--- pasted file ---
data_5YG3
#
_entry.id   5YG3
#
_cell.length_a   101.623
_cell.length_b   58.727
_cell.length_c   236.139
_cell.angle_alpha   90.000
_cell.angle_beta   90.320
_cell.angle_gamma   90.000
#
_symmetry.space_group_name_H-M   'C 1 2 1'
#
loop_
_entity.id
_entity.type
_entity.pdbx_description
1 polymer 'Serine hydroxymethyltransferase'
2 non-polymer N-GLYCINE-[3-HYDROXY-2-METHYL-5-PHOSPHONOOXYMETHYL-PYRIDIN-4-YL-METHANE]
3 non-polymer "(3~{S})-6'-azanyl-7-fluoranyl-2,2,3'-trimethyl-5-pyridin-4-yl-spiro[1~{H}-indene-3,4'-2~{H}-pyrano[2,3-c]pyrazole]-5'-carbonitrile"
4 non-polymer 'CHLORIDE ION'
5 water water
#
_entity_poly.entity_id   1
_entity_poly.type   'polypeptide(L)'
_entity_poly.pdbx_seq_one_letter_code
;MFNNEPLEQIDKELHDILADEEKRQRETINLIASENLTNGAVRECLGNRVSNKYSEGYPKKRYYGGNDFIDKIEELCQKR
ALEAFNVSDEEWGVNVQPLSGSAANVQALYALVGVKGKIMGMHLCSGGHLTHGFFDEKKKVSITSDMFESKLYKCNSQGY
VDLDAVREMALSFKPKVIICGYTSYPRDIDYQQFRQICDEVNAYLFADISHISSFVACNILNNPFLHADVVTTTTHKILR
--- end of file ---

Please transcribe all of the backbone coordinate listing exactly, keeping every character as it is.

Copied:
data_5YG3
#
_entry.id   5YG3
#
_cell.length_a   101.623
_cell.length_b   58.727
_cell.length_c   236.139
_cell.angle_alpha   90.000
_cell.angle_beta   90.320
_cell.angle_gamma   90.000
#
_symmetry.space_group_name_H-M   'C 1 2 1'
#
loop_
_entity.id
_entity.type
_entity.pdbx_description
1 polymer 'Serine hydroxymethyltransferase'
2 non-polymer N-GLYCINE-[3-HYDROXY-2-METHYL-5-PHOSPHONOOXYMETHYL-PYRIDIN-4-YL-METHANE]
3 non-polymer "(3~{S})-6'-azanyl-7-fluoranyl-2,2,3'-trimethyl-5-pyridin-4-yl-spiro[1~{H}-indene-3,4'-2~{H}-pyrano[2,3-c]pyrazole]-5'-carbonitrile"
4 non-polymer 'CHLORIDE ION'
5 water water
#
_entity_poly.entity_id   1
_entity_poly.type   'polypeptide(L)'
_entity_poly.pdbx_seq_one_letter_code
;MFNNEPLEQIDKELHDILADEEKRQRETINLIASENLTNGAVRECLGNRVSNKYSEGYPKKRYYGGNDFIDKIEELCQKR
ALEAFNVSDEEWGVNVQPLSGSAANVQALYALVGVKGKIMGMHLCSGGHLTHGFFDEKKKVSITSDMFESKLYKCNSQGY
VDLDAVREMALSFKPKVIICGYTSYPRDIDYQQFRQICDEVNAYLFADISHISSFVACNILNNPFLHADVVTTTTHKILR